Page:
Today I sat down for the second time to focus on my tactics training with http://www.chesstempo.com.

One thing that I noticed yesterday that really came in to laser focus today is that I have a tendency to overly complicate things a lot of the time. There are many puzzles that I solved incorrectly because I would take an approach that would solve it while missing that there was a way to do it in fewer moves.

I’ve also started to notice that I have a tendency to miss tactics that involve pieces that hang in the middle of the lines. I also only notice loose pieces maybe half the time.

So those are things to work on.

After my session today my rating is 1579.7, representing a drop of 3.9 points. Insignificant whether that was a gain or a loss.

I also decided to start tracking how many problems I am solving correctly vs. missing. Today I solved 40 and missed 25. So again, this shows the percentage I will need to solve correctly in order to increase my rating.

I did email the admin of chesstempo regarding this challenge and something interesting I got back was this:

“Regarding your blog post, it is probably worth pointing out that to gain rating points you don’t really need to get that many more problems correct than incorrect to gain rating. The default difficulty setting (“normal”) gives you problems that are on average 100 points below your current rating. At that level of difficulty you get around a 66% success rate (again on average over a large number of problems, and assuming stable skill level). If you get higher than a 66% success rate, you’ll be gaining rating (again , on average over a large number of problems, short term fluctuations can lead to short term bursts of rating loss or gain). You can also change your difficulty level to change the success rate required to maintain a level rating. ‘Hard’ mode produces a 50% success rate over time if your skill level is stable as it gives you problems at your current level (on average). ‘Easy’ gives you problems 200 points below your rating, and you’ll get a roughly 80% success rate.” – Richard.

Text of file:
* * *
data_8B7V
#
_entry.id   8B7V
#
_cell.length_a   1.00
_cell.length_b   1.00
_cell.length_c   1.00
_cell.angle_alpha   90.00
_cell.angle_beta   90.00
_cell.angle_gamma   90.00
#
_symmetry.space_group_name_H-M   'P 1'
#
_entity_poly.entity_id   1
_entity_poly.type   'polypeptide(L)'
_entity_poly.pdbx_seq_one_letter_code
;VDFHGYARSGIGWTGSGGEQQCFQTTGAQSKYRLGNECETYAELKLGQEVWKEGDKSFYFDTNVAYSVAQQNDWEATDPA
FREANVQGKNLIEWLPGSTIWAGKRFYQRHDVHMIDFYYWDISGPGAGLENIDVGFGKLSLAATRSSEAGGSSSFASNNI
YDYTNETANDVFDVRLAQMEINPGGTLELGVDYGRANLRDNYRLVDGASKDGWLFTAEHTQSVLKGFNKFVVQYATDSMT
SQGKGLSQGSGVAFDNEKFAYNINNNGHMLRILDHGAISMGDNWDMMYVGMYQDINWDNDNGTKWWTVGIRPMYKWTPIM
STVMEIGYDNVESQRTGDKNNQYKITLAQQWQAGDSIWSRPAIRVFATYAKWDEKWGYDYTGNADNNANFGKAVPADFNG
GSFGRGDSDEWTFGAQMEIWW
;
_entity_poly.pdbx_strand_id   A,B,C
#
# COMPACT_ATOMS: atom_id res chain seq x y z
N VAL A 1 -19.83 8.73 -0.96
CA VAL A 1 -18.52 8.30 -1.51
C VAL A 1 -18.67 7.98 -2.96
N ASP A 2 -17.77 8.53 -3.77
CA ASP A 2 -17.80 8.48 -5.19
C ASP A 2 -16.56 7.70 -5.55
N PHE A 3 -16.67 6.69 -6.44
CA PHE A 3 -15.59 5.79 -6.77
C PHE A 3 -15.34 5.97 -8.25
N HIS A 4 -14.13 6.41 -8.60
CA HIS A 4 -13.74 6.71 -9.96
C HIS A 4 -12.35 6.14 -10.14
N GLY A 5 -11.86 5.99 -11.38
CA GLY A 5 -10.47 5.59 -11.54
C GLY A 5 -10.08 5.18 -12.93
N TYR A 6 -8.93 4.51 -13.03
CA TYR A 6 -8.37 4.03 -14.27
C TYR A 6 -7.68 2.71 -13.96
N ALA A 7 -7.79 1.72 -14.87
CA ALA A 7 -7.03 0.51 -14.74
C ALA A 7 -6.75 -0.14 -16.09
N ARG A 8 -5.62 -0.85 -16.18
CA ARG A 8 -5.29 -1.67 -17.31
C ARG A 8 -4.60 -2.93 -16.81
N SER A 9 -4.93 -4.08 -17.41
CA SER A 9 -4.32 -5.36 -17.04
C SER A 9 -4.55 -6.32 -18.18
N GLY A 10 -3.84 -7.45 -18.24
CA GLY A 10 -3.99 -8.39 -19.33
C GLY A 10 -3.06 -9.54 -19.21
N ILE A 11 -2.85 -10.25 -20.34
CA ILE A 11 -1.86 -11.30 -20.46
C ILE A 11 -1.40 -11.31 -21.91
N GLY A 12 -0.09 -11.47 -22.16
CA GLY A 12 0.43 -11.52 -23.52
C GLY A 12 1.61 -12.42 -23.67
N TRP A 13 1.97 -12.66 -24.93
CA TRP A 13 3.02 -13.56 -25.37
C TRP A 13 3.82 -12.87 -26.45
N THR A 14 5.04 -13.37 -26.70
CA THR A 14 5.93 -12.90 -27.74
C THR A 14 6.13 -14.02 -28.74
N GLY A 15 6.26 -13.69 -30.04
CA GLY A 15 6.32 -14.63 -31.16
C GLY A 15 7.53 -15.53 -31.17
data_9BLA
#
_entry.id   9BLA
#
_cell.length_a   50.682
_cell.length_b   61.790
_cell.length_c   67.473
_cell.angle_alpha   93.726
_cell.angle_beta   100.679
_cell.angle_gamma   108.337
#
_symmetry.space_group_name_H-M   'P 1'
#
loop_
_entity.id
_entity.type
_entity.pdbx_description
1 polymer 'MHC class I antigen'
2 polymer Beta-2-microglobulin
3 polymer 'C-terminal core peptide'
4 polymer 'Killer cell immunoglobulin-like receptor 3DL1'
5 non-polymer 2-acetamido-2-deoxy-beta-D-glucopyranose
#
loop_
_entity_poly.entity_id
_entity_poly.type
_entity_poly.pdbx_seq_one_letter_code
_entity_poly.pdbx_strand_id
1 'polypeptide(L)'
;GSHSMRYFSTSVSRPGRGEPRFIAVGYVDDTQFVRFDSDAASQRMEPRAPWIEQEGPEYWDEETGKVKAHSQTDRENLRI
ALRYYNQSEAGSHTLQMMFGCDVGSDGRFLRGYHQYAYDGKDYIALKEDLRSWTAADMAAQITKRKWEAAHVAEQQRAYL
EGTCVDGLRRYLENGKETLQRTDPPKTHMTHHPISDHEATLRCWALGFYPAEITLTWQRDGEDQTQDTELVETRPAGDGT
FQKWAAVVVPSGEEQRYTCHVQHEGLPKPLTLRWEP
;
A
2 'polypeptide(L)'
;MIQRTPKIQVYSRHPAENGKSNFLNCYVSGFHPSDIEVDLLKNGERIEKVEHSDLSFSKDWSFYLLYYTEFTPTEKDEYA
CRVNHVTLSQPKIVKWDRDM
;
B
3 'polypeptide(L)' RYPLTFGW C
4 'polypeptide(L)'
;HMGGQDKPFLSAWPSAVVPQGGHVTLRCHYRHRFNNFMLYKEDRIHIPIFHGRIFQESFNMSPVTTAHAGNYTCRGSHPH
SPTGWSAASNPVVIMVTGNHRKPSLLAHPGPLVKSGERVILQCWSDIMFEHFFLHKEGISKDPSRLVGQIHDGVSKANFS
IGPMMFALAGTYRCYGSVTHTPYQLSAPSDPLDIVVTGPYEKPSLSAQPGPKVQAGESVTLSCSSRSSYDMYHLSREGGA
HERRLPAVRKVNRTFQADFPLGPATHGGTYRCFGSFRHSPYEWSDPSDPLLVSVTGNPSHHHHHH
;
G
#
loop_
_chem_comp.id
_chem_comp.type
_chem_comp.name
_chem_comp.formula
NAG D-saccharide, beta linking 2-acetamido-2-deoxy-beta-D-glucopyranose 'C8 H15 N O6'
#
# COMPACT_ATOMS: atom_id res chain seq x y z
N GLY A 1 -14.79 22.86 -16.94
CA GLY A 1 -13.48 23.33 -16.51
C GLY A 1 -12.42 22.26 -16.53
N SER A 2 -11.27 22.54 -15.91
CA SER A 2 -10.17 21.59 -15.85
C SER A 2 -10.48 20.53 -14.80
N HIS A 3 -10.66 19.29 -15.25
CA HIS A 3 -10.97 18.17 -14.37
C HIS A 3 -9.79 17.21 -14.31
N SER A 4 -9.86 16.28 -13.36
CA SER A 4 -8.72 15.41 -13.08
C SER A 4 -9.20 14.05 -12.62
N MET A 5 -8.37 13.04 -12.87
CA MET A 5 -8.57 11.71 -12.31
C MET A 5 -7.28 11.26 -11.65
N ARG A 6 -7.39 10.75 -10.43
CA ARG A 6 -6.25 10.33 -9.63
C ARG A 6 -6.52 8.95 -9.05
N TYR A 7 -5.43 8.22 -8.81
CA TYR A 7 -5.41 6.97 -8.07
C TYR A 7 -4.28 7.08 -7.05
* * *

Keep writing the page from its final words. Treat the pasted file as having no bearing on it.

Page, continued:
That is all interesting to know, although I think that I am going to just leave the settings as is and see what happens.

Til Next Time,

Chris Wainscott

So, I was intrigued, and so started to try this chesstempo.com tactics, and on my 2nd day, I just reached 1600.8 and 17 in a row right.

I’ve gotten 59 right and 15 incorrect.

At this level, all the problems are extremely solvable, but sometimes I have lacked patience.

Even though they show how much time you are taking, my impression is that the scoring is not affected by how long you take to get it right or wrong!

Which is of course a flawed system because tournament chess games are timed!

In this setting, all you have to do is take your time and actually consider every legal move, and it’s hard to not solve them at the 1600 level if you just take your time and consider every legal move!!

I don’t know that it’s necessarily flawed. I think that in training it’s more important to get the patterns down than it is to do so quickly. The speed will come as a byproduct of increasing the tactical prowess overall.

Yes, in a game you need to make a decision before you flag, and training should replicate a game as much as possible. But it’s also important not to be dogmatic just for the sake of it.

I took up chess over 50 years ago!

When am I going to get the patterns down?

When will that speed come to me?